If you do become infected with coronavirus, having good asthma control means you may be less likely to have to deal with an asthma exacerbation on top of it.
“Prevention and management of your asthma before you get sick are the two best things you can do,” says Schroer. “Getting your asthma under control before something worse hits you will be very helpful. Even if you don’t get coronavirus, it will make you feel better because your asthma is better controlled.”
COVID-19 Preparations With Asthma
To be prepared in this time of epidemic, Baker stresses making sure you or your child with asthma have adequate supplies of any medications taken daily. What’s ideal is to have a couple of months of medication in reserve.
People with asthma should have an Asthma Action Plan and be using their peak flow meter to monitor pulmonary function. The action plan establishes a protocol to follow to increase medication levels in case of exposure risks or emerging symptoms.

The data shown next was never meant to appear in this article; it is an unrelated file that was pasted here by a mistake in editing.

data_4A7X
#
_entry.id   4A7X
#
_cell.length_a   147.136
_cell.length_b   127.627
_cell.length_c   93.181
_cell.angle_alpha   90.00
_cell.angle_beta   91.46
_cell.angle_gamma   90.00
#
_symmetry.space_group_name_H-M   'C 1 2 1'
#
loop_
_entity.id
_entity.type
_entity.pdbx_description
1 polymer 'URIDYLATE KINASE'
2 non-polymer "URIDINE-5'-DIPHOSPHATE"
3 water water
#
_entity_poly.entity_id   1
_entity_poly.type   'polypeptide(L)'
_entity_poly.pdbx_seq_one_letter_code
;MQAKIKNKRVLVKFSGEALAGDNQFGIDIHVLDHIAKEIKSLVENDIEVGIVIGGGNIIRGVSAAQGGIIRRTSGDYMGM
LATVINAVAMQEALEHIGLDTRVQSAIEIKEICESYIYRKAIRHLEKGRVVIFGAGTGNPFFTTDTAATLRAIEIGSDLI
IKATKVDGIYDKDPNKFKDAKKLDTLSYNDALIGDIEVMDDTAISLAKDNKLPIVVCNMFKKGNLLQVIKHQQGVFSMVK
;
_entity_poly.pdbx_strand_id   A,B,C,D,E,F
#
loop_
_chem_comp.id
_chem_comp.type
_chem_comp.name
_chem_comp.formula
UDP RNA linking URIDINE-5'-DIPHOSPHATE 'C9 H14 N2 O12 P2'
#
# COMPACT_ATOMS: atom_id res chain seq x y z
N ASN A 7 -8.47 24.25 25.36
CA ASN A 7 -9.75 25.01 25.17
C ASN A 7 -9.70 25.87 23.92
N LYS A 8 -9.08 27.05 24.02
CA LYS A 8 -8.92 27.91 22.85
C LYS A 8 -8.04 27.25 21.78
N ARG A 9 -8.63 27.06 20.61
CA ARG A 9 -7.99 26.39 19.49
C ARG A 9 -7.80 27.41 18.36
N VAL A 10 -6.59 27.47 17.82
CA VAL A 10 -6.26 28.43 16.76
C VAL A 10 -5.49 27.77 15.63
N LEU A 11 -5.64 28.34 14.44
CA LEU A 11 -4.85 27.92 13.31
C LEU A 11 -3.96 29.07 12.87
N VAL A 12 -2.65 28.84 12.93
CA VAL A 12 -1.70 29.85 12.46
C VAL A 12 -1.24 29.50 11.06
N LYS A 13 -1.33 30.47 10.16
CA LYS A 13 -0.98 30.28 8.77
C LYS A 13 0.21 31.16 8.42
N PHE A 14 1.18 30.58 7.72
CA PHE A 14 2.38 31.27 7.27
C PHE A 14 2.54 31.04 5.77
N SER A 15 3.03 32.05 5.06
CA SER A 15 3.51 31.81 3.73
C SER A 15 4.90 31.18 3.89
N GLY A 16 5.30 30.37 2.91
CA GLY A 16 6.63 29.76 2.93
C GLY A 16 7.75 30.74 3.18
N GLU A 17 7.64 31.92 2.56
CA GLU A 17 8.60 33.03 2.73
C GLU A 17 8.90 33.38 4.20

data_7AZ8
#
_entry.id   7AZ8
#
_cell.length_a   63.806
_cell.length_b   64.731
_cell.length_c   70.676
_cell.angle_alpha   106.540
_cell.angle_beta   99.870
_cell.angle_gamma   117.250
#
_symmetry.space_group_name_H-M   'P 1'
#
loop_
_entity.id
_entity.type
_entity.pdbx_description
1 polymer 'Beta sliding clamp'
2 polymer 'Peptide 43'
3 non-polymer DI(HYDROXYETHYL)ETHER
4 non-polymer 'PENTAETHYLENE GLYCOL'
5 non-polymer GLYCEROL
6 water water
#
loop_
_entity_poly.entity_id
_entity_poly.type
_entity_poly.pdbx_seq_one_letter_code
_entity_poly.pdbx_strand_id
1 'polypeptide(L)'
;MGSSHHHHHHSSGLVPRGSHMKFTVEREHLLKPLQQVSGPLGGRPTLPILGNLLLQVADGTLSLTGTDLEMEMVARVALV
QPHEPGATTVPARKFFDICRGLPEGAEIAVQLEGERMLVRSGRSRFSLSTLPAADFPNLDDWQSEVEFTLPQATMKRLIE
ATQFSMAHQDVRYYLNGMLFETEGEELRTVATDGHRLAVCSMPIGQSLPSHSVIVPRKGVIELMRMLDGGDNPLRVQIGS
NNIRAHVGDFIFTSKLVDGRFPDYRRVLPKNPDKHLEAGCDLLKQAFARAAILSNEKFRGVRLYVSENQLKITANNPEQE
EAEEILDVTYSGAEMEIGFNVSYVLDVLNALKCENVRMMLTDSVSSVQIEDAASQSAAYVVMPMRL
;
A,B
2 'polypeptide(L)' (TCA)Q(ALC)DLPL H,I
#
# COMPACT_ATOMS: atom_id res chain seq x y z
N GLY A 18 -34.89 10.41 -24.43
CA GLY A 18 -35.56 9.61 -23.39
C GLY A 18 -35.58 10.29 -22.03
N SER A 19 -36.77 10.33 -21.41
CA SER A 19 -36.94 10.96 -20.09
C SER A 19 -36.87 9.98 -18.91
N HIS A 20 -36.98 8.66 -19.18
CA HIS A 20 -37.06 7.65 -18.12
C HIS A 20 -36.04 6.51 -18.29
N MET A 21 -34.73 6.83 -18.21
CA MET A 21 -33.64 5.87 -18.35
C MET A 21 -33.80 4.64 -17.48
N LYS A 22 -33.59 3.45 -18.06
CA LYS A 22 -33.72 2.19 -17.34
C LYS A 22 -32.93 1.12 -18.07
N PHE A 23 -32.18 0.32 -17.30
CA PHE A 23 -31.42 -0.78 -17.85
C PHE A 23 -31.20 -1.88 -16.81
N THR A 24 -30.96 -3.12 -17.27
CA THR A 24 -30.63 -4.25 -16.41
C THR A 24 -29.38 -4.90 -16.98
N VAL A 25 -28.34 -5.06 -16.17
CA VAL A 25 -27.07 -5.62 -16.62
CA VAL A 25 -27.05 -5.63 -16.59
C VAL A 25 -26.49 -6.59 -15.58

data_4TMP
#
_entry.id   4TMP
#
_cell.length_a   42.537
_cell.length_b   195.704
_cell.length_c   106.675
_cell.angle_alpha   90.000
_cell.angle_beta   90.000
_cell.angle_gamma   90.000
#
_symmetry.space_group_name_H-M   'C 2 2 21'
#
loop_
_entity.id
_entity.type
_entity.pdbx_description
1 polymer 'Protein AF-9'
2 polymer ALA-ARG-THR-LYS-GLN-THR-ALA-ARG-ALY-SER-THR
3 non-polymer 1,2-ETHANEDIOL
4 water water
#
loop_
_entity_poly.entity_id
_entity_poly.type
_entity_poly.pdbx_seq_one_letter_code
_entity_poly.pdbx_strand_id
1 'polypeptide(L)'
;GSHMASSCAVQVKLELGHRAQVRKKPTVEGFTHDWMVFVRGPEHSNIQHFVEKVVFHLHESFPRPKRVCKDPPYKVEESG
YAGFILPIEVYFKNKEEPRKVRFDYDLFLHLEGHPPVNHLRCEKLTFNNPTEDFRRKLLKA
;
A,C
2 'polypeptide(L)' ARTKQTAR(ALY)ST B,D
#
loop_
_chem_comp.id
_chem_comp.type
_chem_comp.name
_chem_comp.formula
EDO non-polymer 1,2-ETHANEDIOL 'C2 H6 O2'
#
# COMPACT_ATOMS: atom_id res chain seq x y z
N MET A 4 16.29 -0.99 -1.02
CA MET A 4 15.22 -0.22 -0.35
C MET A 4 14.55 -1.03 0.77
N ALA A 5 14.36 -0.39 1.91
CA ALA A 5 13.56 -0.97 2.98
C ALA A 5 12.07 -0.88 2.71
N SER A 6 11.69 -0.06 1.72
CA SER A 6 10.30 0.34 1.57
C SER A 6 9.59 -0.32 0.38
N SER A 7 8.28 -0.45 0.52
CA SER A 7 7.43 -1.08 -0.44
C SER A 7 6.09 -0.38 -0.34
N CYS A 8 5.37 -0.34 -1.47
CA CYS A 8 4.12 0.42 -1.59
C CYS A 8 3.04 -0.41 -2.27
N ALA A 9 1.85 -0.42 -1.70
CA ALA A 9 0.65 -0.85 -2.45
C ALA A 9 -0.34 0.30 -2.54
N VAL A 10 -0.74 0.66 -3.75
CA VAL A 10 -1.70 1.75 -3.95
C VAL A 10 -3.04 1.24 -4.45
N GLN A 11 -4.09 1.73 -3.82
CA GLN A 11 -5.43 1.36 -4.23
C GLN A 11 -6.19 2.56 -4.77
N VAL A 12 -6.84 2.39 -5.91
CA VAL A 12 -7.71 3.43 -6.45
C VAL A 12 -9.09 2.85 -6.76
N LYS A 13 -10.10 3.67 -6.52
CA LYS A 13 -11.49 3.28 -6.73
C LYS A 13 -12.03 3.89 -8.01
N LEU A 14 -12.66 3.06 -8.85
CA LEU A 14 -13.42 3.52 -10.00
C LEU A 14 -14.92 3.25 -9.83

If you don’t have an action plan, now is the time to get one.
“The most important thing is that your asthma is well-controlled, your pulmonary function is good and you have good reserve lung capacity,” says Baker. Then, “if you get infected, you will be able to deal with it.”
As of April 3, the CDC began recommending that people wear cloth masks in public settings such as stores, since it emerged that people who have contracted coronavirus, but aren’t yet showing symptoms, can spread the disease. The agency gave the examples of “speaking, coughing, or sneezing” in close proximity, as methods of spreading the disease.